Autumn Statement

What's the opposite of exceeding expectations?

By Ed Bedington

- Last updated on GMT

Does the Autumn Statement deliver anything for pubs?

Related tags Government Autumn Statement Legislation Finance National living wage Business rate relief Beer Duty Pub Pub & bar

Expectations ahead of the Autumn Statement were already pretty low in the pub sector and I think it’s fair to say they have been duly met.

Any hope of action on VAT had been written off a long time ago and concern was rising that the business rates relief was not going to be extended but, thankfully, that small sliver of support has been extended.

Although that said, with this Government, there’s always a but, and in this case, it’s the fact the standard multiplier rate will increase in line with inflation - as many pubs are subject to the standard rate, that’s a further kick in the teeth in a budget that really hasn’t delivered much other than increase costs.

A freeze in alcohol duty sounds great and I’m sure there will be the odd national newspaper crowing about how its campaign to save “our pubs” has been a great success but the reality is it does little to mitigate previous rises on a sector that rarely sees the benefit anyway. But I guess it’s better than an increase! 

The biggest kicker for many will be the whopping 10% rise in the national living wage, which will disproportionately hammer pub and bar operators and certainly adds more cost than any of the other benefits Hunt and his team will be trumpeting.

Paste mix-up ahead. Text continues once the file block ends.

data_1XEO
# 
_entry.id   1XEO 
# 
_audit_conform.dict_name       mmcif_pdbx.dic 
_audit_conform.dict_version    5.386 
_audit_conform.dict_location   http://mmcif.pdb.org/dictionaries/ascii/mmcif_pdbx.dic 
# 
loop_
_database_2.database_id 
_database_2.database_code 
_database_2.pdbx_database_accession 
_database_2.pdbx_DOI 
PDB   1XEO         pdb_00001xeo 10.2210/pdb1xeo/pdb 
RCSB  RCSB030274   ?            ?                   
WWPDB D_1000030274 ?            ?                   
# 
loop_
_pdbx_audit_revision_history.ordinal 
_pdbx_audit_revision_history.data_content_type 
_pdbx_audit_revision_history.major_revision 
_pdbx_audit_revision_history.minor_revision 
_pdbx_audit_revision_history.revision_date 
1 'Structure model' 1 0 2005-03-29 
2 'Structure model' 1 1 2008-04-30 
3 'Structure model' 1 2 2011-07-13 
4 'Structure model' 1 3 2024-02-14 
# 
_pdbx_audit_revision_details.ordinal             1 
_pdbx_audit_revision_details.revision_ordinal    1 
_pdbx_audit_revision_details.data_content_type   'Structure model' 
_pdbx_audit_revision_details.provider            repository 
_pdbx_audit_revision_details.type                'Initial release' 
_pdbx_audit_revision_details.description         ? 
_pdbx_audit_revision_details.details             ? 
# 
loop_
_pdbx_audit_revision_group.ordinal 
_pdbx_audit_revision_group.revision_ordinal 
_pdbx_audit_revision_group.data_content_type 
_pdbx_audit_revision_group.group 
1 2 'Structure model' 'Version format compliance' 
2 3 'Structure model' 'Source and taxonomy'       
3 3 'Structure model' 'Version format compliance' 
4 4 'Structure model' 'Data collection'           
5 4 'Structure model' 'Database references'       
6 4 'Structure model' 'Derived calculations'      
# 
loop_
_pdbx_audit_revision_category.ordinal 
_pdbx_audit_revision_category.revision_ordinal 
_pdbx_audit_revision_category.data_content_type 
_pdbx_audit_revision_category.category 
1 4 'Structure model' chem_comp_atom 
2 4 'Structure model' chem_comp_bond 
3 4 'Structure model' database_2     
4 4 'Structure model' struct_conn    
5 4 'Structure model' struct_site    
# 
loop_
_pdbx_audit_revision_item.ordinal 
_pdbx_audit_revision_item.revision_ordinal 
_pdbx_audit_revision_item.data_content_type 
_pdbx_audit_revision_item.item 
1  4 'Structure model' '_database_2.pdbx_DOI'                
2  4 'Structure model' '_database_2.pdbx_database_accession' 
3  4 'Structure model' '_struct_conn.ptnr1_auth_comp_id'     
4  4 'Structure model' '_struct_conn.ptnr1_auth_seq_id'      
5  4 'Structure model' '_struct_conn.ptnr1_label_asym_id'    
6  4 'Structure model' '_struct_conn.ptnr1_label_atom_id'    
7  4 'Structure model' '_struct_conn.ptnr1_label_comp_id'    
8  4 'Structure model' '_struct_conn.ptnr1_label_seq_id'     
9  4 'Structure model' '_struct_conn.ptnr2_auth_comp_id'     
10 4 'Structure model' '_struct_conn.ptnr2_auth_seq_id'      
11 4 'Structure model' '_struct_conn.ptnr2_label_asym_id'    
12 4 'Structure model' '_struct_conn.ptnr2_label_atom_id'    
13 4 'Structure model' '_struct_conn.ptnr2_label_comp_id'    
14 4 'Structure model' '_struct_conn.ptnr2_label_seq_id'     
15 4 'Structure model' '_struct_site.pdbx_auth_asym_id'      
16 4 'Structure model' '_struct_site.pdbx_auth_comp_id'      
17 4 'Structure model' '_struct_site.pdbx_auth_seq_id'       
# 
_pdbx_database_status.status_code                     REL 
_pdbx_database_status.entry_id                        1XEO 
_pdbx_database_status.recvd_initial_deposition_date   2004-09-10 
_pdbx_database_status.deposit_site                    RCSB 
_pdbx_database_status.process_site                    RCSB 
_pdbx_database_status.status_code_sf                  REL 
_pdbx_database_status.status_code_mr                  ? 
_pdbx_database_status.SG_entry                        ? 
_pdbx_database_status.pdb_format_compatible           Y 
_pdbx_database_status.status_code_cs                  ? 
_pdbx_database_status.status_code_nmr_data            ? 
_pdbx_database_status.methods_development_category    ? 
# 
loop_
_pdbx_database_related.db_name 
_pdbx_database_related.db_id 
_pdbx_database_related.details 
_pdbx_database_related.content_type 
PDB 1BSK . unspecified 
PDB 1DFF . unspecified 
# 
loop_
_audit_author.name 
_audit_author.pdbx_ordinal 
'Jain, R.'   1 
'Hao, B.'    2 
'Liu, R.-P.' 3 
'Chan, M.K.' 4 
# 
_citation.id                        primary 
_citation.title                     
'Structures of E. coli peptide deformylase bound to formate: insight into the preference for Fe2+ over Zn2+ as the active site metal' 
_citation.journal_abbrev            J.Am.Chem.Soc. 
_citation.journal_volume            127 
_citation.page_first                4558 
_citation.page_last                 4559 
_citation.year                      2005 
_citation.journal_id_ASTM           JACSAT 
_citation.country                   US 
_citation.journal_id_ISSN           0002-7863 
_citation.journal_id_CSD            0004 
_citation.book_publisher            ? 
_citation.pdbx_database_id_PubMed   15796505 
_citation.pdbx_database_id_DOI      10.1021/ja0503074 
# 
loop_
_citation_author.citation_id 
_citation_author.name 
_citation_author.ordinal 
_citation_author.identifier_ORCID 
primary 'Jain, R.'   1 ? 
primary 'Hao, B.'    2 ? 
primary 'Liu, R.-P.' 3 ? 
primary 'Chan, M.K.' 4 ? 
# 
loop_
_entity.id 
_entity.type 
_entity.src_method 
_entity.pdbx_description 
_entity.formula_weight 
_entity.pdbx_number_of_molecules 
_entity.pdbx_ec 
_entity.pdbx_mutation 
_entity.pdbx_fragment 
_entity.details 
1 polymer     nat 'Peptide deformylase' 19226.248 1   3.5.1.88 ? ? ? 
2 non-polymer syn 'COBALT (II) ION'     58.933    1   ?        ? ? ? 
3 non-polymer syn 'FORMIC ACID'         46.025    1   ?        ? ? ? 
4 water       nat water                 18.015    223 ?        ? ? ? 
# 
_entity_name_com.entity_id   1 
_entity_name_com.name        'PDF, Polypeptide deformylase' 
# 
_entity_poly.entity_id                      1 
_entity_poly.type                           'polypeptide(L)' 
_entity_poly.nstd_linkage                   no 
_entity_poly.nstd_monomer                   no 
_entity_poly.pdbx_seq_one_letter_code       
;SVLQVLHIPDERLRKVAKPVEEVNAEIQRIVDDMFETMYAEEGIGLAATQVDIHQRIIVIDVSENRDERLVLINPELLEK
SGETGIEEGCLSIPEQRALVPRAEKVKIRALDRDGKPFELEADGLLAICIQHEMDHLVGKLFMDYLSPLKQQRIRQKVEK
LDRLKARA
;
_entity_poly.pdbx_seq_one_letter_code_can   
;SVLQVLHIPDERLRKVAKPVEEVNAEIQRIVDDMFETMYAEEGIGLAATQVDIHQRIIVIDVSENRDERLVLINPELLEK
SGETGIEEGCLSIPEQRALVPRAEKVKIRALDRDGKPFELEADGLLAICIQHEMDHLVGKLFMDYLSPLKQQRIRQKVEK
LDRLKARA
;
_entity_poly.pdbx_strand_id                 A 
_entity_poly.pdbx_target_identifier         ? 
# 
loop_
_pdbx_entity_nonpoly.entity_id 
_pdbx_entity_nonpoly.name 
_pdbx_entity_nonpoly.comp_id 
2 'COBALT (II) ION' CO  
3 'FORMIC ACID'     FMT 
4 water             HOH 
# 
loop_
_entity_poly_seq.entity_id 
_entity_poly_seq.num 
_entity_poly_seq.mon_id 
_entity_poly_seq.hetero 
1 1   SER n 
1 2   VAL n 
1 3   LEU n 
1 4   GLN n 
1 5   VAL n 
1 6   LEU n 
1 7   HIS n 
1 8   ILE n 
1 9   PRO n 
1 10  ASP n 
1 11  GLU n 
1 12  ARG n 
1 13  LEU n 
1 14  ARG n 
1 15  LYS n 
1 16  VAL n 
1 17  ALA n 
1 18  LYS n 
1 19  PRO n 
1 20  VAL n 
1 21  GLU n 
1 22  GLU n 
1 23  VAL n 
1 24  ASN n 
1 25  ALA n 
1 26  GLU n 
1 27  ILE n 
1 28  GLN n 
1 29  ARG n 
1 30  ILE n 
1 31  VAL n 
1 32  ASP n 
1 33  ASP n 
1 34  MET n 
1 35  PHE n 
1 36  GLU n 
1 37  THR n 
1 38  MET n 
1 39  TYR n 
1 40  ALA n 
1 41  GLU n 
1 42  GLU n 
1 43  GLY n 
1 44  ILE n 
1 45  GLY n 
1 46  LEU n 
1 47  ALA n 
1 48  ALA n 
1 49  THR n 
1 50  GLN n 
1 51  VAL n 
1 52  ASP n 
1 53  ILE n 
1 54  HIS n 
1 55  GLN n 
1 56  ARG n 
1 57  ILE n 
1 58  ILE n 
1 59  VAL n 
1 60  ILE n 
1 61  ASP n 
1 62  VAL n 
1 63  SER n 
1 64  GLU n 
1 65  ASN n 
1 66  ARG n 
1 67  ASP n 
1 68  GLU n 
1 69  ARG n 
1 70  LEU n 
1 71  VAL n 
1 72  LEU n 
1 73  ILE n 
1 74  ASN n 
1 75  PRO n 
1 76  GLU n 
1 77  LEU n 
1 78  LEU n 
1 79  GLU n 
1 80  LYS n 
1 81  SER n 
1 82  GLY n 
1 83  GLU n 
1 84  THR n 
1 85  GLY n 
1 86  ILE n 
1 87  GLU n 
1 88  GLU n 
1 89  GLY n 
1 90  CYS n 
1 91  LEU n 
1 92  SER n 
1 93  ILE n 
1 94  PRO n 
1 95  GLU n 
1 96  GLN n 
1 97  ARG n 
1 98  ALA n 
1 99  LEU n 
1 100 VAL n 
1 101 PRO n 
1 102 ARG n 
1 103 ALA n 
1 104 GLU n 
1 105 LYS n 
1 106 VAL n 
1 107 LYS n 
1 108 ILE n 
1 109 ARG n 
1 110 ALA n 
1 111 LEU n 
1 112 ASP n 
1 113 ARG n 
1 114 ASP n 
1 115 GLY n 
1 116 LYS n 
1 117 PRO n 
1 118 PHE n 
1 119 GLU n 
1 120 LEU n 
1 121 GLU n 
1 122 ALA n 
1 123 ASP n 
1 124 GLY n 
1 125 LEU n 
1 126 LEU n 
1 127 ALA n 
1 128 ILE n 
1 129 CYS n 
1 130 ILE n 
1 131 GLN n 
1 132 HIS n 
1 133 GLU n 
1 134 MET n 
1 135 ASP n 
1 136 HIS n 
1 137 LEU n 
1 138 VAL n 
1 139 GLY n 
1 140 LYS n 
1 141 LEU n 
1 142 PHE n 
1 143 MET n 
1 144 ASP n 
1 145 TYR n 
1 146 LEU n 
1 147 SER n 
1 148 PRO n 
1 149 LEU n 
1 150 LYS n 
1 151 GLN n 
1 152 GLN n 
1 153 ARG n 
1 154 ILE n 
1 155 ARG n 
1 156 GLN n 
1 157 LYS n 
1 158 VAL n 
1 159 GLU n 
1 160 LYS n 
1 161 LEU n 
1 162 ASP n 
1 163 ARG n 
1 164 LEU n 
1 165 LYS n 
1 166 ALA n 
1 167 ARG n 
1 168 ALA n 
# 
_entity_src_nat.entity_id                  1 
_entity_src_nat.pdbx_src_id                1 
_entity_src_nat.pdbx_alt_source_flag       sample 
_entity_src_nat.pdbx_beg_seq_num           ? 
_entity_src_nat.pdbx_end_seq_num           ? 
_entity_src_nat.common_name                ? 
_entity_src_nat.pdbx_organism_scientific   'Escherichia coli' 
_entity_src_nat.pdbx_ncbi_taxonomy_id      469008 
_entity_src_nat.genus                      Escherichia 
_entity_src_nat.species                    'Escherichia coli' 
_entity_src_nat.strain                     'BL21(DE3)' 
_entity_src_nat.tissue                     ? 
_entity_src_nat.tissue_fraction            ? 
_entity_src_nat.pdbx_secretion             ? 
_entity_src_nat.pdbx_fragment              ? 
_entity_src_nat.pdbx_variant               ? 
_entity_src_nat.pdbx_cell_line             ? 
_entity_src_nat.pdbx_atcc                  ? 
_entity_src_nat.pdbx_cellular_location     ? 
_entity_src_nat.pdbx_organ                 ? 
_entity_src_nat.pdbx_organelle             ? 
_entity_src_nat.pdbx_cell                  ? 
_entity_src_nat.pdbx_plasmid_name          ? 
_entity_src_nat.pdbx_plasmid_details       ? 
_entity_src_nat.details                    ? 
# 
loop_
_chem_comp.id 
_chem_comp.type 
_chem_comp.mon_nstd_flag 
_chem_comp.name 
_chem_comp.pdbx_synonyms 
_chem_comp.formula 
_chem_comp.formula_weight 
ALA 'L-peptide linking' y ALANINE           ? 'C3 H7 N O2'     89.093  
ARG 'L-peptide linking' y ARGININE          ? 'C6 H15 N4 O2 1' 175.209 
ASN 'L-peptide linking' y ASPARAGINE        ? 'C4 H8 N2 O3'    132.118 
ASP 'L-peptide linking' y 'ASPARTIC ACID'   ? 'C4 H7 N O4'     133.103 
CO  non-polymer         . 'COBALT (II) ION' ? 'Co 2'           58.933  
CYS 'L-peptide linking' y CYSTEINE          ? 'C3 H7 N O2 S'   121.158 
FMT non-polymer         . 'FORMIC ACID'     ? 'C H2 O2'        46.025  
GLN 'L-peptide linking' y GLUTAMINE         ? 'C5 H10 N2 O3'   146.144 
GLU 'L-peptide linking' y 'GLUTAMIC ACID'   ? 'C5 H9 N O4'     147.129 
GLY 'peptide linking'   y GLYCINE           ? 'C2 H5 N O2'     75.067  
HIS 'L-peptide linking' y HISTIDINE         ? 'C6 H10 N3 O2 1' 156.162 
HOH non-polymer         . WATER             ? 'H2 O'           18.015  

This flies in the face of Government’s claims to be trying to reduce inflation, a bit like an arsonist telling you he’s called the fire brigade while throwing more petrol on the fire. You can’t say you’re trying to control inflation while increasing business cost, which will force unwanted price rises. No one wins.

It’s also a supremely cynical move by a Government in its death throes, desperately attempting to buy votes in a bid to cling onto power. Tax cuts to the employee, but not for the employer is another great example as the once famous “party of business” shows its true colours.

Reforms to planning and business tax to encourage investment is great, if only anyone was willing to invest, or had the money to invest!

Ultimately, this is a budget that has simply served to increase costs to a sector that desperately needed some relief.

As I said, expectations were low to start with and Jeremy Hunt has certainly limboed his way under them.

Related topics Legislation

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